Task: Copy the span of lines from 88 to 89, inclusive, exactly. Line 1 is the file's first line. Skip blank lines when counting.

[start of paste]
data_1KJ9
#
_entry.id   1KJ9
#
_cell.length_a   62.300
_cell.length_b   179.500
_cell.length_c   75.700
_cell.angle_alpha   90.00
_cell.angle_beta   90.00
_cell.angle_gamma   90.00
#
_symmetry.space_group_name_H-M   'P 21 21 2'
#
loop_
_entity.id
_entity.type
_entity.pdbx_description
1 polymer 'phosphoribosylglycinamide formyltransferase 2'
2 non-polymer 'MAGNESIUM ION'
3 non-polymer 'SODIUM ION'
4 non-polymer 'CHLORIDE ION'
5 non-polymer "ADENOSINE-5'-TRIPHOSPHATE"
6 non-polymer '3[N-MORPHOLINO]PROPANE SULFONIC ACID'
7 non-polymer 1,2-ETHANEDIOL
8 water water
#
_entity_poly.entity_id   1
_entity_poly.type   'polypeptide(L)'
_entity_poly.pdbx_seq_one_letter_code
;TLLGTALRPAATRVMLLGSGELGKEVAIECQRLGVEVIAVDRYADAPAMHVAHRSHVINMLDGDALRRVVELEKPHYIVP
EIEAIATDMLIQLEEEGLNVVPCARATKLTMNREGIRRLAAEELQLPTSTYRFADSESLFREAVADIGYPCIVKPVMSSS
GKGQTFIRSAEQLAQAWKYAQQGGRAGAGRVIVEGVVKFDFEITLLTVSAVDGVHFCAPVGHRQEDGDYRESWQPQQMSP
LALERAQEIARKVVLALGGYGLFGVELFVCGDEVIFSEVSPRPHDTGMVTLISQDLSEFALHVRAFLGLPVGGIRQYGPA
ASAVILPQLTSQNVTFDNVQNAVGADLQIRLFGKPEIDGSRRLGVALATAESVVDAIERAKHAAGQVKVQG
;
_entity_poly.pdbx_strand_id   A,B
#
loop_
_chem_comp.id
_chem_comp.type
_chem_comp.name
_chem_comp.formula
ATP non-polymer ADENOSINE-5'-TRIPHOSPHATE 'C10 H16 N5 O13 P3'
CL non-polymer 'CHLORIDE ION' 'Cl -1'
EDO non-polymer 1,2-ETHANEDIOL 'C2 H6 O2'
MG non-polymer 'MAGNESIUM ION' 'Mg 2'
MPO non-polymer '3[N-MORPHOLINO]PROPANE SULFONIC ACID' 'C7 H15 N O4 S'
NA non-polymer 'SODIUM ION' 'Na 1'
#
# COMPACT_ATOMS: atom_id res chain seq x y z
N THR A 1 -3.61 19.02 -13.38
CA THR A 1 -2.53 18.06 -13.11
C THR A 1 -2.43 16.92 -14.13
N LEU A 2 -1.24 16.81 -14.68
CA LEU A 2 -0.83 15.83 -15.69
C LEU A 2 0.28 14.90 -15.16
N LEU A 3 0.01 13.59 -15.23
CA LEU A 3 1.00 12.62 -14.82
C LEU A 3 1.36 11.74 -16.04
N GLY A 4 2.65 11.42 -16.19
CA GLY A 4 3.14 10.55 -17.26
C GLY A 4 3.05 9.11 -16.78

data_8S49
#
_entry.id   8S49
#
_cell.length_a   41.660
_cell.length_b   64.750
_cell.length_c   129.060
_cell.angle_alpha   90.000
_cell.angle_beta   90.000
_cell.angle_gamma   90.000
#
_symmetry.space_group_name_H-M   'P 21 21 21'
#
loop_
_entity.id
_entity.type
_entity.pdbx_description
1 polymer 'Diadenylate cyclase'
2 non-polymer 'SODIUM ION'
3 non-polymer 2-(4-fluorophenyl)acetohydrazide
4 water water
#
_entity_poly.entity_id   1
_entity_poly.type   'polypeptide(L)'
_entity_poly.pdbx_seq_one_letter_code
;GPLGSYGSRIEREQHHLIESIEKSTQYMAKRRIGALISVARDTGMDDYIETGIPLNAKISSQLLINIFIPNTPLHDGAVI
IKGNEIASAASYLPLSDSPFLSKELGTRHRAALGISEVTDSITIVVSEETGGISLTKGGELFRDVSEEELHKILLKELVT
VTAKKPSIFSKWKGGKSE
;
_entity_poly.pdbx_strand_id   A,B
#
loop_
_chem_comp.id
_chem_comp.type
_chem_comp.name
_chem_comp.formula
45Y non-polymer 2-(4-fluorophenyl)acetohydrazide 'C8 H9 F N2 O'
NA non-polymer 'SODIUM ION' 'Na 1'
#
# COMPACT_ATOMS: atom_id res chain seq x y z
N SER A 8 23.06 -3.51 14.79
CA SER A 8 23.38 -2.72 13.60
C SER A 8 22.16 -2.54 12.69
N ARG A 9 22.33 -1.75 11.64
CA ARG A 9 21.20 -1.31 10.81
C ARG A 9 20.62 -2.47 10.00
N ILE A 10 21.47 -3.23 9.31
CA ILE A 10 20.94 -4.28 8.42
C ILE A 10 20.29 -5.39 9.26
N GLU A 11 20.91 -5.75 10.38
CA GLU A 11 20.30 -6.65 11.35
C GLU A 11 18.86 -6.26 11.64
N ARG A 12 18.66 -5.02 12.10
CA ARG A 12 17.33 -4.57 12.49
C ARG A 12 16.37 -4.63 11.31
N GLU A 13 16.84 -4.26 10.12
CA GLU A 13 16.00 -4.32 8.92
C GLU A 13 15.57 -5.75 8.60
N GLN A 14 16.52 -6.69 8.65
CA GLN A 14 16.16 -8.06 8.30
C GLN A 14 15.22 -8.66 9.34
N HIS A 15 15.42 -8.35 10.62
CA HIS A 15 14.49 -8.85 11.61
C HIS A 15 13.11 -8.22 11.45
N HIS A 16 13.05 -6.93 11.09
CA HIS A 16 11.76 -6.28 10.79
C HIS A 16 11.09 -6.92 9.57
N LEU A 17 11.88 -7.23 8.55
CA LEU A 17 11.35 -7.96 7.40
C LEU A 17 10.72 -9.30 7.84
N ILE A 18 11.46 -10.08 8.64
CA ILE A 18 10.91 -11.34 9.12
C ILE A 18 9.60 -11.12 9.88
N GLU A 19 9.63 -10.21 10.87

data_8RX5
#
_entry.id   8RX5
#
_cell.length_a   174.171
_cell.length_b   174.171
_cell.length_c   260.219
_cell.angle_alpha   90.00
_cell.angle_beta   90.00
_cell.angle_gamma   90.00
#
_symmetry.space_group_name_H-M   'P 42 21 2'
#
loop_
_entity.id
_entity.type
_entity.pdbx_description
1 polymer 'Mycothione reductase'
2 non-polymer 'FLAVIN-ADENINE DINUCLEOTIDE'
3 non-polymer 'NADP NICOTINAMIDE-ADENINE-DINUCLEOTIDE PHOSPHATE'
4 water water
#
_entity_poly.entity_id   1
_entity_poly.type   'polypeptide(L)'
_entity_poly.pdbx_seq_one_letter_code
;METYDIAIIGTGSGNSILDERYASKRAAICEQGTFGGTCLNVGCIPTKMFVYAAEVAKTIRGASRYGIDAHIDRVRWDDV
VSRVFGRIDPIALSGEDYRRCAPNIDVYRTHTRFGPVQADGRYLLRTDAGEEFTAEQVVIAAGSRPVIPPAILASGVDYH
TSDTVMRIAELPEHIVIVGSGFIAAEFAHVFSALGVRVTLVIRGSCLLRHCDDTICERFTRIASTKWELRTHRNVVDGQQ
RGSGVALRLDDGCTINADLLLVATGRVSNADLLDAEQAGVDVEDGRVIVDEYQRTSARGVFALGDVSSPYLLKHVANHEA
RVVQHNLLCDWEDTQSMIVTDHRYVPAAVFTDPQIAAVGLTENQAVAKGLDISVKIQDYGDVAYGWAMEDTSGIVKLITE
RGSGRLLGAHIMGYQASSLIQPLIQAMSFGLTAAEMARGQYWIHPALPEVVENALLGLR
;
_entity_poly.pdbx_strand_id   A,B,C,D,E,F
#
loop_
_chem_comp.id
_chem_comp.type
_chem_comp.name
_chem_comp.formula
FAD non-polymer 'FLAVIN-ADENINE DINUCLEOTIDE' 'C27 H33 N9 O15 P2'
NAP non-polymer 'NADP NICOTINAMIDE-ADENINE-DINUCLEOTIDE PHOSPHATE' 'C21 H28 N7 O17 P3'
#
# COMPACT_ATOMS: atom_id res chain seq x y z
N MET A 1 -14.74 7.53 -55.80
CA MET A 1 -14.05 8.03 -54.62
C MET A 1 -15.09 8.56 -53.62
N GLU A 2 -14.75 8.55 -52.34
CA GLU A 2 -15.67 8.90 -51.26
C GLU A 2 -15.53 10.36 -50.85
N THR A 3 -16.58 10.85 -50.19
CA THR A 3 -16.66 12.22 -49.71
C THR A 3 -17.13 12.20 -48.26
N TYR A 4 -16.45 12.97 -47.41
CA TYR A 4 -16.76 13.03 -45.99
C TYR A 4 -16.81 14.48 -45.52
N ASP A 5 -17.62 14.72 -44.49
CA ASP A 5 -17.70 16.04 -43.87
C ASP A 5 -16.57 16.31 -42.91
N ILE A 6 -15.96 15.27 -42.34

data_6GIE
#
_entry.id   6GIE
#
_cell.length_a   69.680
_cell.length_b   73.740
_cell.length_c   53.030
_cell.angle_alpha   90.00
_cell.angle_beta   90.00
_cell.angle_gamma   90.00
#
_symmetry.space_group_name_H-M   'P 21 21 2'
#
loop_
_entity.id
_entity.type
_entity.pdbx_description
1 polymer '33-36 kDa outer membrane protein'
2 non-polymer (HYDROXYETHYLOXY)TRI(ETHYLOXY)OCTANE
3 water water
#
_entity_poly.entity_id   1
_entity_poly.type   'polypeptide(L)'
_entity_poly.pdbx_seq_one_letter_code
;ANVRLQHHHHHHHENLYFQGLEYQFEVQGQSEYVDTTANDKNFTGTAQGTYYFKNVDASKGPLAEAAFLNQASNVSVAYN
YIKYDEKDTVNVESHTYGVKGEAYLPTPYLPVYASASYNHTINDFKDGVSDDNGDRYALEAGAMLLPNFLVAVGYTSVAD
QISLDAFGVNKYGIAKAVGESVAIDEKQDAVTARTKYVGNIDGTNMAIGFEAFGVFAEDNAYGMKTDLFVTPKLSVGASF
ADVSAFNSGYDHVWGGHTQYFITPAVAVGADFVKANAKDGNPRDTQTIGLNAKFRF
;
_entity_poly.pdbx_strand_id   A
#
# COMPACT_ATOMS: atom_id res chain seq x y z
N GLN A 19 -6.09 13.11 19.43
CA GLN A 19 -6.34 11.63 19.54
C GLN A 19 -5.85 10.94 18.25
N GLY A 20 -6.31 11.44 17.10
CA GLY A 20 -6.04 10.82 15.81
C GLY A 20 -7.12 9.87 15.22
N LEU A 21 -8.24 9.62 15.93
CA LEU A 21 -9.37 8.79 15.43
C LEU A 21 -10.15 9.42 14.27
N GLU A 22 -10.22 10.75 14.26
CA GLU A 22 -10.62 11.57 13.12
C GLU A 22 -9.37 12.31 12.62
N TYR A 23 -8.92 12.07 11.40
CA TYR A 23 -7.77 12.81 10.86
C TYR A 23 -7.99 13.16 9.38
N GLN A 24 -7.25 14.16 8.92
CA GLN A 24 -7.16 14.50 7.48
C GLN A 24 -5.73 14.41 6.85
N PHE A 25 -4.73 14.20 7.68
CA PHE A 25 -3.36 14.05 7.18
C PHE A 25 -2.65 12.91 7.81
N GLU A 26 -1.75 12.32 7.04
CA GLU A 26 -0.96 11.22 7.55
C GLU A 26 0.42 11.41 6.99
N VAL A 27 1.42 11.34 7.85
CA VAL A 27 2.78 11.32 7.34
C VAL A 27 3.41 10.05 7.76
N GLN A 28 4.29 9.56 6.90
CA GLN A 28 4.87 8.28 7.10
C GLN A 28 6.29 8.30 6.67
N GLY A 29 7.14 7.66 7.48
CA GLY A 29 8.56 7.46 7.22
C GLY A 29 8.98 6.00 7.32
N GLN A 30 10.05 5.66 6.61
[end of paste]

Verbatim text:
;GPLGSYGSRIEREQHHLIESIEKSTQYMAKRRIGALISVARDTGMDDYIETGIPLNAKISSQLLINIFIPNTPLHDGAVI
IKGNEIASAASYLPLSDSPFLSKELGTRHRAALGISEVTDSITIVVSEETGGISLTKGGELFRDVSEEELHKILLKELVT